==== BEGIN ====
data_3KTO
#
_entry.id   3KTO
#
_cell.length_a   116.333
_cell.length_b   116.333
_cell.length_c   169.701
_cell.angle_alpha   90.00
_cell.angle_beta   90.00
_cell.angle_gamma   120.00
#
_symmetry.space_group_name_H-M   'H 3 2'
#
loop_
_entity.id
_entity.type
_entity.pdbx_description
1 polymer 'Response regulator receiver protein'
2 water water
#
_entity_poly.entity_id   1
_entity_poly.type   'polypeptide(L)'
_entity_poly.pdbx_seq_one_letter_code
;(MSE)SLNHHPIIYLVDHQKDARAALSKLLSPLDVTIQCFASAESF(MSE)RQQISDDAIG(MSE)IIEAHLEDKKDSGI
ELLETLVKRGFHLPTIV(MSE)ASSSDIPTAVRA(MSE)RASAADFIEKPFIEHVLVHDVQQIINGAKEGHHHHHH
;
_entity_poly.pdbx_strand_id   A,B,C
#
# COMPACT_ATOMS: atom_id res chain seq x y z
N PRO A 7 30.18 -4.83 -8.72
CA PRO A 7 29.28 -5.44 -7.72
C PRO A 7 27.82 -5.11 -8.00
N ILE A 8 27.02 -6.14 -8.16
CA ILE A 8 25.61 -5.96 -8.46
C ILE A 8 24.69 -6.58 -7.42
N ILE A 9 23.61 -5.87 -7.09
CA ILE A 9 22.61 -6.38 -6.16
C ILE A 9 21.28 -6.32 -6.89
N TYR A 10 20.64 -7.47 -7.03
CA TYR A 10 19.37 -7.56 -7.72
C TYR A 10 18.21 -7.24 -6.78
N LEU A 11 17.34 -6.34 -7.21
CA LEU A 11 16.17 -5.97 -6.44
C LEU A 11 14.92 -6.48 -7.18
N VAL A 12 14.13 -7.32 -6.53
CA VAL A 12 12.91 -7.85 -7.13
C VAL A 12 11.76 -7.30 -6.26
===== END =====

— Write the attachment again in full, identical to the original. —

data_3KTO
#
_entry.id   3KTO
#
_cell.length_a   116.333
_cell.length_b   116.333
_cell.length_c   169.701
_cell.angle_alpha   90.00
_cell.angle_beta   90.00
_cell.angle_gamma   120.00
#
_symmetry.space_group_name_H-M   'H 3 2'
#
loop_
_entity.id
_entity.type
_entity.pdbx_description
1 polymer 'Response regulator receiver protein'
2 water water
#
_entity_poly.entity_id   1
_entity_poly.type   'polypeptide(L)'
_entity_poly.pdbx_seq_one_letter_code
;(MSE)SLNHHPIIYLVDHQKDARAALSKLLSPLDVTIQCFASAESF(MSE)RQQISDDAIG(MSE)IIEAHLEDKKDSGI
ELLETLVKRGFHLPTIV(MSE)ASSSDIPTAVRA(MSE)RASAADFIEKPFIEHVLVHDVQQIINGAKEGHHHHHH
;
_entity_poly.pdbx_strand_id   A,B,C
#
# COMPACT_ATOMS: atom_id res chain seq x y z
N PRO A 7 30.18 -4.83 -8.72
CA PRO A 7 29.28 -5.44 -7.72
C PRO A 7 27.82 -5.11 -8.00
N ILE A 8 27.02 -6.14 -8.16
CA ILE A 8 25.61 -5.96 -8.46
C ILE A 8 24.69 -6.58 -7.42
N ILE A 9 23.61 -5.87 -7.09
CA ILE A 9 22.61 -6.38 -6.16
C ILE A 9 21.28 -6.32 -6.89
N TYR A 10 20.64 -7.47 -7.03
CA TYR A 10 19.37 -7.56 -7.72
C TYR A 10 18.21 -7.24 -6.78
N LEU A 11 17.34 -6.34 -7.21
CA LEU A 11 16.17 -5.97 -6.44
C LEU A 11 14.92 -6.48 -7.18
N VAL A 12 14.13 -7.32 -6.53
CA VAL A 12 12.91 -7.85 -7.13
C VAL A 12 11.76 -7.30 -6.26